John Metcalfe is CityLab’s Bay Area bureau chief, based in Oakland. His coverage focuses on climate change and the science of cities.
Locals in La Jolla have long complained the fetid smell hurts business.
With its gorgeous bluffs and shimmering waters, the tony San Diego neighborhood of La Jolla has been called the “jewel of Southern California.” People who’ve visited, however, might know it as Davy Jones' Bathroom, thanks to a revolting and persistent odor of bird and sea-lion poop.
Some have described the stench as having notes of “a farm,” “foul anchovies,” “rotting seal butts,” and “wet dog trapped in a sweaty humid room.” Others say it’s more like “morning breath,” “ocean miso,” and “like all of San Diego took a dump at once.” But the general agreement is it’s bad—so bad that local businesses sued in 2013 to force the city to clean up the animal waste. Here’s all you need to know about that failed suit from the Los Angeles Times:
The stink offends the patrons of some of La Jolla's best known restaurants overlooking the cove and visitors to the famed La Valencia Hotel, according to the lawsuit filed by a group calling itself Citizens for Odor Nuisance Abatement. …
The smell is costing restaurants and hoteliers money, the lawsuit alleges.
Champion boxer Floyd Mayweather and his entourage booked two villas and six rooms at the La Valencia Hotel but then left after 15 minutes because of the smell, the lawsuit alleges:
"That is over $5,000 in one day's rooms revenue that walked in and out of the La Valencia Hotel as a result of the noxious smell emanating from the cliffs."
La Jolla’s tried many tactics to eliminate the poopy smell—soliciting advice from other coastal communities; looking to hire an behavioral specialist to make the animals move away; putting the sea lions in tiny diapers (although that last one turned out to be an April Fools joke). Right now it uses a special spray that washes the dung off the rocks at a cost of more than $7,000 a month. But the community might’ve finally located a better solution: a system of plastic cylinders known as a “Marine Mammal Safety Barrier.”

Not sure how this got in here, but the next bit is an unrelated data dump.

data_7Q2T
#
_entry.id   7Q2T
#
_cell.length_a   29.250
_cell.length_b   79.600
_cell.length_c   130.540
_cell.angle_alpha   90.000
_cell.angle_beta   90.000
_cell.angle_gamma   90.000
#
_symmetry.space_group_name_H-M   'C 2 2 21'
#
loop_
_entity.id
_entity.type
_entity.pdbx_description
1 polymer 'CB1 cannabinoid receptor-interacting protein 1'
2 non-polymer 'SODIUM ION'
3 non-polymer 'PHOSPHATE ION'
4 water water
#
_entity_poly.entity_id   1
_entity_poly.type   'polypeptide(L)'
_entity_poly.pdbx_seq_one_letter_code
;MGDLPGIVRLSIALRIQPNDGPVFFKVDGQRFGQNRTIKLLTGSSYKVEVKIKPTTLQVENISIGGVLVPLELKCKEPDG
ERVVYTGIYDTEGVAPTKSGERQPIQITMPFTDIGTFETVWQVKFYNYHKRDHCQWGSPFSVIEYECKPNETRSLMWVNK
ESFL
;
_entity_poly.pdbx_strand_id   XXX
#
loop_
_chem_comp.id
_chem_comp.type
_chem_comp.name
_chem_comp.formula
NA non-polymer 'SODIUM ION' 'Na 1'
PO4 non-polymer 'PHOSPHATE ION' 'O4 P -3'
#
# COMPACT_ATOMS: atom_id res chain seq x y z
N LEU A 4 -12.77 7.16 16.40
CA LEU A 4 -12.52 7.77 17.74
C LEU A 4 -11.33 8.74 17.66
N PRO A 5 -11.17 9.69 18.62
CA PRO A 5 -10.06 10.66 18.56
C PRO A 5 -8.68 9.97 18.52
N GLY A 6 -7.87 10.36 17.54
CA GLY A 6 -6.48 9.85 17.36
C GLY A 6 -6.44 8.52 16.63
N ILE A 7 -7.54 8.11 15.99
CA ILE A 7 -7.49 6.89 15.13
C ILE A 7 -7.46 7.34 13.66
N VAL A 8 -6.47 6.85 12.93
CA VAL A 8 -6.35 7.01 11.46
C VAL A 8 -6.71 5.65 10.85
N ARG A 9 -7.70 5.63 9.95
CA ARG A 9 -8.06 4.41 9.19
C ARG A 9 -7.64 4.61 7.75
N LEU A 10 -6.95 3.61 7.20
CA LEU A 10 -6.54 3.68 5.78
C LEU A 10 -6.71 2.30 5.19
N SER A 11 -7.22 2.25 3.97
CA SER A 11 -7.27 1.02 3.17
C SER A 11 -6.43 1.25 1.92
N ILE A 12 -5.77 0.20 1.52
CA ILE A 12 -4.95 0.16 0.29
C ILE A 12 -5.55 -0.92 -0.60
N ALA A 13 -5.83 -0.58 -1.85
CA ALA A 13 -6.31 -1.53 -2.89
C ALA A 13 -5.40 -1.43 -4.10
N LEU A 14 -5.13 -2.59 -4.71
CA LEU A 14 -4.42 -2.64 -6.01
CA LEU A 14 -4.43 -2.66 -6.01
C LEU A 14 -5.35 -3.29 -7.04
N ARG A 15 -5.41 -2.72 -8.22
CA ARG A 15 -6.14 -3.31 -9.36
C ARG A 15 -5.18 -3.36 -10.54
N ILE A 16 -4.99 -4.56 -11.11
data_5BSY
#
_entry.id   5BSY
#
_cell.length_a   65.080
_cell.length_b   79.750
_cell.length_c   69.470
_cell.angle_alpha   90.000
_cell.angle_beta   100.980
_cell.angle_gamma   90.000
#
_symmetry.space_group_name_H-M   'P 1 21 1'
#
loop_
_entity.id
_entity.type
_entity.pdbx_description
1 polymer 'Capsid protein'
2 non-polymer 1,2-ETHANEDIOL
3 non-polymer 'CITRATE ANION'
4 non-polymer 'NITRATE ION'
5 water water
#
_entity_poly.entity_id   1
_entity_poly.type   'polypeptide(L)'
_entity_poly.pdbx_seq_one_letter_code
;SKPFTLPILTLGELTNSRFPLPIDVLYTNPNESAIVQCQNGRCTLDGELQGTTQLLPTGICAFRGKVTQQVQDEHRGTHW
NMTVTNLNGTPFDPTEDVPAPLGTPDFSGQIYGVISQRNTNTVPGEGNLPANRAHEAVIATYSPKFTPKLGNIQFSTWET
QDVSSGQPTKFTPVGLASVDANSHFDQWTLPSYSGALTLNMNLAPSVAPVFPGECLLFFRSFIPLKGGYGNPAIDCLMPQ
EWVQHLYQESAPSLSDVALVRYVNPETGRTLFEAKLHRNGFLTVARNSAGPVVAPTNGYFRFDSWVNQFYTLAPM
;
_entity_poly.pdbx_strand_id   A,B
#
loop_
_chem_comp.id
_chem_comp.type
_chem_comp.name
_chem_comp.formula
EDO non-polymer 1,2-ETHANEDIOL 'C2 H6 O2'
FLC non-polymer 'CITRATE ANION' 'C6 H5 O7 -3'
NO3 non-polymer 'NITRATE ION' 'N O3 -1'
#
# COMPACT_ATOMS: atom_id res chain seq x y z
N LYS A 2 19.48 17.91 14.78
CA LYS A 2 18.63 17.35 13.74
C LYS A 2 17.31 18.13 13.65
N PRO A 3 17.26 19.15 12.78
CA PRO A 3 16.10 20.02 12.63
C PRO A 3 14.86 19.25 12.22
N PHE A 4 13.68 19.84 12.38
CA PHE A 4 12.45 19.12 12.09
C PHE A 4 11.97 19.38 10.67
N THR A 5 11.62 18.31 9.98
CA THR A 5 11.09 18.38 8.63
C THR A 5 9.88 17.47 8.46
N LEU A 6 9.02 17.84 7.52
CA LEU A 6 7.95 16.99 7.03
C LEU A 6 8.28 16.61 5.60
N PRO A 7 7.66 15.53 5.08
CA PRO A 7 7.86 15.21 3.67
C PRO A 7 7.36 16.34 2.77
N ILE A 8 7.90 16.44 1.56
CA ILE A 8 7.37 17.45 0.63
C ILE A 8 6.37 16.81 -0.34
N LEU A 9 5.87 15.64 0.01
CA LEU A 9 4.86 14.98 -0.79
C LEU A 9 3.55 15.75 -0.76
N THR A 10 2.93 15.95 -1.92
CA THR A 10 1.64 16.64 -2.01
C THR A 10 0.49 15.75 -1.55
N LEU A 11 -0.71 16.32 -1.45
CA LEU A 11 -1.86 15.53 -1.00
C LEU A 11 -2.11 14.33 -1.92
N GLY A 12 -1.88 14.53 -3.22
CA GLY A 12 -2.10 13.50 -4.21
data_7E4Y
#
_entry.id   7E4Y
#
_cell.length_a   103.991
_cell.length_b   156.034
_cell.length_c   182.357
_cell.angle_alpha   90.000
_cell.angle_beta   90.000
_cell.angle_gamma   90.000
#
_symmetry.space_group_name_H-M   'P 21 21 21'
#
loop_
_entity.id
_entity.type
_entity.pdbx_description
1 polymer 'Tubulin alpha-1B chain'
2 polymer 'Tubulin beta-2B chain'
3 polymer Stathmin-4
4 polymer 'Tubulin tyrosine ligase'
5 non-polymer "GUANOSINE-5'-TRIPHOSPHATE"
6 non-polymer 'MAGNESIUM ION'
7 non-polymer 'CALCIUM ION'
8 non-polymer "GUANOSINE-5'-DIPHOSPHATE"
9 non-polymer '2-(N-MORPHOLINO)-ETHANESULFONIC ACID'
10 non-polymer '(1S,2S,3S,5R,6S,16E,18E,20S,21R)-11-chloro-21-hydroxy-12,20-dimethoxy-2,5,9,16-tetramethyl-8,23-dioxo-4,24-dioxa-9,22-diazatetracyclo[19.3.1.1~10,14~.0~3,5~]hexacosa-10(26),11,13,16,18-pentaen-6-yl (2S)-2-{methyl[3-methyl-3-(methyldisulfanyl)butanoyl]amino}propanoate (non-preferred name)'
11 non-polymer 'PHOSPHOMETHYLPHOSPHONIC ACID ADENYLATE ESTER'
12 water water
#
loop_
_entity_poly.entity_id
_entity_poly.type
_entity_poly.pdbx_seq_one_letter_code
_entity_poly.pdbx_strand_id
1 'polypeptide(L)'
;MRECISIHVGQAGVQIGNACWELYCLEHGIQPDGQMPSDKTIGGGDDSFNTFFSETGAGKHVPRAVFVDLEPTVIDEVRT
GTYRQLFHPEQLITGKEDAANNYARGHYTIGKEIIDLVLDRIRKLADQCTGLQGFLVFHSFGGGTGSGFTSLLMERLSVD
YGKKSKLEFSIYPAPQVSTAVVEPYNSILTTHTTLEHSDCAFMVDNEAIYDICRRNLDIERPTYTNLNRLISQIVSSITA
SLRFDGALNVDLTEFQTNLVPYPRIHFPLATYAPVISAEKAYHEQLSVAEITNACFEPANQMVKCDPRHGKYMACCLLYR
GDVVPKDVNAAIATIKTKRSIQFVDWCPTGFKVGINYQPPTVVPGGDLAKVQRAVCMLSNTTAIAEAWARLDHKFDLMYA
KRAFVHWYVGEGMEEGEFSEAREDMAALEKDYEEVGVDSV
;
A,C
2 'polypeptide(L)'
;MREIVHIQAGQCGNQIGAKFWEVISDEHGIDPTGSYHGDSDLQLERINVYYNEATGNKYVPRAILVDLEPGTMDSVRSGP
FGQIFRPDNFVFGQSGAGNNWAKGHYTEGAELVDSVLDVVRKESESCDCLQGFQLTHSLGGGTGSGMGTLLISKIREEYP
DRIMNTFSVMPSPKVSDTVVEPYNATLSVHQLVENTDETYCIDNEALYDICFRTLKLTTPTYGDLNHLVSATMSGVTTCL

The barrier looks like big pasta rollers that, if this were Looney Tunes, would flatten sea lions into furry, barking carpets. In reality they simply spin when animals try to cross them, blocking their movement toward land. The UCSD Guardian reports:
The proposed Marine Mammal Safety Barrier consists of two to three levels of plastic cylinders fixed on stainless steel cables suspended from solid, stainless steel posts drilled in the ground close to the water; this would prevent the animals from climbing up the rocks near people and establishments because they would not be able to get traction to climb over the barriers….
The Coastal Committee considered other solutions, including physical removal of the animals with harassment techniques approved by the National Oceanic and Atmospheric Administration such as ultrasonic fences, electrical dispersal, visual deterrents and audio deterrents—many of which would require persistent long-term efforts or may pose dangers to either the animals, humans or land.
The barrier needs approval from a state commission, but given that a similar one was OKed last year, it’ll likely be installed. That means folks might finally start talking about the delicious food at La Jolla’s many restaurants, and not the “boiling hot diarrhea soup” that seemingly perfumes the air.